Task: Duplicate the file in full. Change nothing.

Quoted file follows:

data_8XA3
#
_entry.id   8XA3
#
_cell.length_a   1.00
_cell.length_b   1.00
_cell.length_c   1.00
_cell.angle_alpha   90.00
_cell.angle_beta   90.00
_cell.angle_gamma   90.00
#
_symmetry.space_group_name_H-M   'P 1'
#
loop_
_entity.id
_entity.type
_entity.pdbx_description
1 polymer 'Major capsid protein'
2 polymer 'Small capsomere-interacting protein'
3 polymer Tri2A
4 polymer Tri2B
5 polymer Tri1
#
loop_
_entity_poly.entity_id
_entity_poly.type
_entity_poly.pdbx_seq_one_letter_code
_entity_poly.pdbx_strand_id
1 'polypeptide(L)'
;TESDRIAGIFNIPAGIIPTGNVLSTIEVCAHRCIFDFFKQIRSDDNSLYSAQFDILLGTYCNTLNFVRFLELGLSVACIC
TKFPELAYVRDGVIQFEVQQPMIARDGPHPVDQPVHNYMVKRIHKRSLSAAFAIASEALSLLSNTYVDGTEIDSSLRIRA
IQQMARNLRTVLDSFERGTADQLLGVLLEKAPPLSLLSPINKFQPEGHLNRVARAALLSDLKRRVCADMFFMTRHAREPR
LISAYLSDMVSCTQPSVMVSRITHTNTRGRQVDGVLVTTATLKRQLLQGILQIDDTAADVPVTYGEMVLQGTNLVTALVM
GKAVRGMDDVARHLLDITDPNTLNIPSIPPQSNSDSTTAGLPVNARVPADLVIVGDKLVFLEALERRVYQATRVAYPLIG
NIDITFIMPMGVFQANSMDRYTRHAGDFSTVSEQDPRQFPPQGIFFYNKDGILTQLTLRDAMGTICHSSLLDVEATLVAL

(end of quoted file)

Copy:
data_8XA3
#
_entry.id   8XA3
#
_cell.length_a   1.00
_cell.length_b   1.00
_cell.length_c   1.00
_cell.angle_alpha   90.00
_cell.angle_beta   90.00
_cell.angle_gamma   90.00
#
_symmetry.space_group_name_H-M   'P 1'
#
loop_
_entity.id
_entity.type
_entity.pdbx_description
1 polymer 'Major capsid protein'
2 polymer 'Small capsomere-interacting protein'
3 polymer Tri2A
4 polymer Tri2B
5 polymer Tri1
#
loop_
_entity_poly.entity_id
_entity_poly.type
_entity_poly.pdbx_seq_one_letter_code
_entity_poly.pdbx_strand_id
1 'polypeptide(L)'
;TESDRIAGIFNIPAGIIPTGNVLSTIEVCAHRCIFDFFKQIRSDDNSLYSAQFDILLGTYCNTLNFVRFLELGLSVACIC
TKFPELAYVRDGVIQFEVQQPMIARDGPHPVDQPVHNYMVKRIHKRSLSAAFAIASEALSLLSNTYVDGTEIDSSLRIRA
IQQMARNLRTVLDSFERGTADQLLGVLLEKAPPLSLLSPINKFQPEGHLNRVARAALLSDLKRRVCADMFFMTRHAREPR
LISAYLSDMVSCTQPSVMVSRITHTNTRGRQVDGVLVTTATLKRQLLQGILQIDDTAADVPVTYGEMVLQGTNLVTALVM
GKAVRGMDDVARHLLDITDPNTLNIPSIPPQSNSDSTTAGLPVNARVPADLVIVGDKLVFLEALERRVYQATRVAYPLIG
NIDITFIMPMGVFQANSMDRYTRHAGDFSTVSEQDPRQFPPQGIFFYNKDGILTQLTLRDAMGTICHSSLLDVEATLVAL